Trysten is excellent against the run, racking up 20 career tackles for loss, including an unreal 10.5 in 2018. Even though the NFL is more of a passing league now, stopping the run is a formula that will always work, you want to make teams one-dimensional.
Character concerns were one of the major sticking points against the selection of Hill. He went from a starter in 2017 to a rotation guy in 2018. Even though he played a lot of football, and played well, why was his role reduced? Head Coach Jason Garrett quickly dispelled any questions about Hill's character, after talking with former UCF Head Coach Scott Frost.
"The staff who was there before, Scott Frost and his group, we spent a lot of time with them, talked to them, and they endorsed him highly, both as a player and as a person. He did a good job in that environment. And even though he wasn't a starter this past year, he did play a lot of football for them and played a lot of football for them in critical times," Garret said.
Not only was he one of the 30 guys that came into the team's facility for pre-draft visits, but he also had a sit-down with the Cowboys at the combine in Indianapolis. To top it all off, he had a workout lead by his future Defensive Coordinator Rod Marinelli at UCF's pro day, where he received high praise.
With that praise came a "Work Ethic" contract signed by Hill between himself and Marinelli. Explaining what is expected of him day in and day out in terms of hard work, preparation and dedication. A very unique approach by Marinelli, and one that Hill is more than willing to honor.
"I can't put into words how important our relationship is with each other. He wants the best out of me and I want to give him everything I've got. Him really taking hold of me this whole process, and me being able to call him and chat with him and hear his voice was huge in this whole ordeal," Hill said.
If that doesn't give you goosebumps I don't know what will.
Antwaun Woods is the starter at the 1-technique defensive tackle position. He was a big reason the Cowboys finished fifth against the run last season. Hill will have to battle it out in camp with Maliek Collins to see who will put his name at the top of the depth chart as the team's starter at the 3-technique. Hill could edge out Collins, but being that he's in a contract year he definitely won't make it easy on the rookie. Throw in Tyrone Crawford, Daniel Ross, and Christian Covington this group can be productive where quarterbacks hate getting pressure from the most, straight up the middle.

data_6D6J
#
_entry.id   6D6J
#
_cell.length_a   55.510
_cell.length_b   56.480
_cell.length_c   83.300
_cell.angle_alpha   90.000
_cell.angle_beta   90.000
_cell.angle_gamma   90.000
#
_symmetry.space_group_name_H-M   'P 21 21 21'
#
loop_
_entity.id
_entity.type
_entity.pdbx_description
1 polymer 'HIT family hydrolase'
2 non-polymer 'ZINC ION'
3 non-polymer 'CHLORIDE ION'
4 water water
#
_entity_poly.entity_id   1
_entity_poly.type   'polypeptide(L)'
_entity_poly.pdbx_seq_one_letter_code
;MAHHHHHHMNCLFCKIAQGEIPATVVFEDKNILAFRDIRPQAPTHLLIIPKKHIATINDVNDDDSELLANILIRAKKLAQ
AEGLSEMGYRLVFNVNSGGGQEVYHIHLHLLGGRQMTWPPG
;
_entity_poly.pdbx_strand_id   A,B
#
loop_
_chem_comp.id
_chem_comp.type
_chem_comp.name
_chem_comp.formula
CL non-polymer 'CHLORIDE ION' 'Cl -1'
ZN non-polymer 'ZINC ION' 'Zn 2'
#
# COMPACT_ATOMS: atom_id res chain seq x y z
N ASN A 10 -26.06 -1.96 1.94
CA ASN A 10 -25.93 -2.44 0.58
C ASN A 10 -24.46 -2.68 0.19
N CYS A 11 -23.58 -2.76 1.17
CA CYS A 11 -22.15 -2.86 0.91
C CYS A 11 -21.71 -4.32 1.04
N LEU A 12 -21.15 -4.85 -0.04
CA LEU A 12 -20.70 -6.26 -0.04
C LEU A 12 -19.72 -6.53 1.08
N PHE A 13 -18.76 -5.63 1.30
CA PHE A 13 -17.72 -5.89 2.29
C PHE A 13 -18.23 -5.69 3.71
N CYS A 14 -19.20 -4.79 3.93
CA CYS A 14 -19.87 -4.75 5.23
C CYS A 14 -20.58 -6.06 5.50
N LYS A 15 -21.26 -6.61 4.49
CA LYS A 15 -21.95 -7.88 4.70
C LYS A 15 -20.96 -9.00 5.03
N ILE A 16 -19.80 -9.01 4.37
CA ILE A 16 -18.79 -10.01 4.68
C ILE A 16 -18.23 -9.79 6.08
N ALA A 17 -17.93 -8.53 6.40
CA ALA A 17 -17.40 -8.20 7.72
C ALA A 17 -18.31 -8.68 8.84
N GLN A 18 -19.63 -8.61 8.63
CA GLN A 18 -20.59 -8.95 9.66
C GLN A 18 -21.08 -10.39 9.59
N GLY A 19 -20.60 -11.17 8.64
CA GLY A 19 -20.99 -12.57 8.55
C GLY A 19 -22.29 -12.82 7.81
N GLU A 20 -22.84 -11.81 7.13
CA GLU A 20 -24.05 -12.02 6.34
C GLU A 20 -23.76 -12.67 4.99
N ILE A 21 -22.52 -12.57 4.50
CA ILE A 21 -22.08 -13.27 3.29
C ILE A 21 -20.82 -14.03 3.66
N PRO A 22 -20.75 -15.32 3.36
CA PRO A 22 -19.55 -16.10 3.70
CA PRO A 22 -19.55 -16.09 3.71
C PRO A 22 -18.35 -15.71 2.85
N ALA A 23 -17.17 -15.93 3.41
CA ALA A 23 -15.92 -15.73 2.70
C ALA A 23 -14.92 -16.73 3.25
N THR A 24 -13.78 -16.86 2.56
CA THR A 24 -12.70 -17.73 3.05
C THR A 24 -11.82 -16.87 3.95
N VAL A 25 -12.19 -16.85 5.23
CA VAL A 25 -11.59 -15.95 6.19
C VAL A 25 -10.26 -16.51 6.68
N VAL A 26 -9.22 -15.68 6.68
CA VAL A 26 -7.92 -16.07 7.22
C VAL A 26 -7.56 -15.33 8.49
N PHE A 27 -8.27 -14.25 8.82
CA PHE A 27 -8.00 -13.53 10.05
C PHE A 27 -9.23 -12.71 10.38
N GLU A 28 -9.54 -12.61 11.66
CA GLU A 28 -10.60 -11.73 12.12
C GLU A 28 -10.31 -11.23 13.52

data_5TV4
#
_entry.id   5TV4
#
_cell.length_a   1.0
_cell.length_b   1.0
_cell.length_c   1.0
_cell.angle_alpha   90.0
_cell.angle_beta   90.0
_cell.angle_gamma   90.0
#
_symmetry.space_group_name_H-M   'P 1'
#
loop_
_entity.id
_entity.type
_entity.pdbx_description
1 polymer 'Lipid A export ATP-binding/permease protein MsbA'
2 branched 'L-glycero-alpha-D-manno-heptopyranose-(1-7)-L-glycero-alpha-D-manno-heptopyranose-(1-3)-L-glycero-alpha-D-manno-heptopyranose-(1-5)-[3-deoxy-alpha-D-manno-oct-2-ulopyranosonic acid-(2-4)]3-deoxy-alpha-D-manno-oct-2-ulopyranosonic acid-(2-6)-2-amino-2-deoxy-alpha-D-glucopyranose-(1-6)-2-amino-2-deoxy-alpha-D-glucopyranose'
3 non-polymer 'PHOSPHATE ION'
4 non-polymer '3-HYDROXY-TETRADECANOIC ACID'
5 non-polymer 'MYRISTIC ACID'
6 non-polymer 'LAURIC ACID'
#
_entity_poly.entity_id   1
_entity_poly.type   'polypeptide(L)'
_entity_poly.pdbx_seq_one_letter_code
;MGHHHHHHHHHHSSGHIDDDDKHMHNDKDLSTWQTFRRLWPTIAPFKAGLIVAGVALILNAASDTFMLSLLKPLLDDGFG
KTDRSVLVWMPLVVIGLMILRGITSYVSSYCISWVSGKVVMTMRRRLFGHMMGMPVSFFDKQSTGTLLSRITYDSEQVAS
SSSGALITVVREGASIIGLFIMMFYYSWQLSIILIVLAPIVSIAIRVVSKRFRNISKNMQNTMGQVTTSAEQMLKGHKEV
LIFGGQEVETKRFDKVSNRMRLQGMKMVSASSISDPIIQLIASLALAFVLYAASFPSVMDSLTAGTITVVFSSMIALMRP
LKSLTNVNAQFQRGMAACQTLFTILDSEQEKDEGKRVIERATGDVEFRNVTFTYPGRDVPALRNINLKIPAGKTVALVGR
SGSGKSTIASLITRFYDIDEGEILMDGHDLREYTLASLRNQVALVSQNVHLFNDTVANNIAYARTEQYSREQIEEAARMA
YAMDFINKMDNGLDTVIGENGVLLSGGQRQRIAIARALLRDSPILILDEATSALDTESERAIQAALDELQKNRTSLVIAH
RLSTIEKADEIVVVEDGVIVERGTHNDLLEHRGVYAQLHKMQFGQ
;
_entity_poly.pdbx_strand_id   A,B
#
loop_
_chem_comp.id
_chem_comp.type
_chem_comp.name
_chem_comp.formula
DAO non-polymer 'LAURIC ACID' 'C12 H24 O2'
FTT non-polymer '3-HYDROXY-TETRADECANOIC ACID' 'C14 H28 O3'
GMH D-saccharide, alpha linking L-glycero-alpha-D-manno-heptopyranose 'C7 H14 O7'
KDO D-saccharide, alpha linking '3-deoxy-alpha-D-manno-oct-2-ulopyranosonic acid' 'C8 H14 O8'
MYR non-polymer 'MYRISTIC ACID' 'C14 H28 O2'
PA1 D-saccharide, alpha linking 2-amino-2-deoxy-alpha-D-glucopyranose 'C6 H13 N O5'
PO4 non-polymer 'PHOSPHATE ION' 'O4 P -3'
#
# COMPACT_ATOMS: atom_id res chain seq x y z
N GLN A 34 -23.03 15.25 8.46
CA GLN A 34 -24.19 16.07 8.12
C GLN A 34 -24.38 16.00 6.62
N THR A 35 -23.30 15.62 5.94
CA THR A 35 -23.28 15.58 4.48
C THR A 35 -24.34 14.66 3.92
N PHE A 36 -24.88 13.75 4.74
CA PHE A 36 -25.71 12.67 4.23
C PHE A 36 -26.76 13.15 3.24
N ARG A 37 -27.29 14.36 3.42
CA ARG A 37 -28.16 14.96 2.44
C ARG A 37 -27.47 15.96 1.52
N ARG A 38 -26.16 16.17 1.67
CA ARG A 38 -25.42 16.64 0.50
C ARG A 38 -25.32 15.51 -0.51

He's young, raw and full of potential. A close bond has already been formed with Marinelli, which can only boost the confidence of a 21-year-old kid ready to take the NFL by storm. The lights shine the brightest in Big D, it's all there for him, now it's up to him to become "King of the Hill" so to speak.
The Ringer Names Byron Jones, La’el Collins As Potential Trade Bait
The Ringer's Robert Mays published a piece this week discussing the most realistic blockbuster type trades which could go down in the NFL this summer.
And, as tends to be the case, there were Dallas Cowboys all over his list.
Mays named both cornerback Byron Jones and right tackle La'el Collins as players which could potentially be on the move prior to the season starting.
The reasoning? (You've probably heard) the Cowboys have a lot of players to pay these next two offseasons, both Collins and Jones being on the list, and they have a good amount of talent at their position groups already.
"Dallas is slated to have about $75 million in cap space in 2020, according to Over The Cap, but that number is a bit misleading. A new contract for Dak Prescott is imminent, and even if the Cowboys manage to keep his cap figure relatively low in the deal’s first year, he will probably still cost at least $15 million against the cap next season. Combine that with the fact that Jones, Collins, and linebacker Jaylon Smith all have deals that expire this year, and Dallas’s robust cap space starts to shrink quickly."
The reasoning makes logical sense, though I don't see the trades actually happening. The Cowboys are going for it this year, looking to win their sixth Super Bowl and first in over two decades. Whether or not it'll happen is, of course, up in the air, but their roster is good enough to make you believe they have a real shot at contending. Trading away one, or two, of their returning starters would likely take them farther from their ultimate goal in 2019.
Robert Mays also put the Cowboys in discussions to trade with the Raiders again, this time for safety Karl Joseph.
"Dallas signed George Iloka this spring to bolster its safety depth, but the position remains the biggest weakness on an otherwise strong roster. Dallas has more than $19 million in cap space, so it would have no issue taking on Joseph’s relatively modest deal. Players selected by a departed GM are often excellent trade targets, and it seems like the Cowboys could land Joseph for the right price."
Now this is a deal I could get behind.
Dallas still likely has a hole at safety, though there is reason to be hopeful about the prospects for George Iloka in 2019. If by the middle of the season Dallas is still looking for a suitable starter and upgrade over Jeff Heath, maybe they'll toss a day two or three pick at the Raiders and see if they can snag Karl Joseph.
Trading with the Raiders in 2018 worked out pretty well, after all.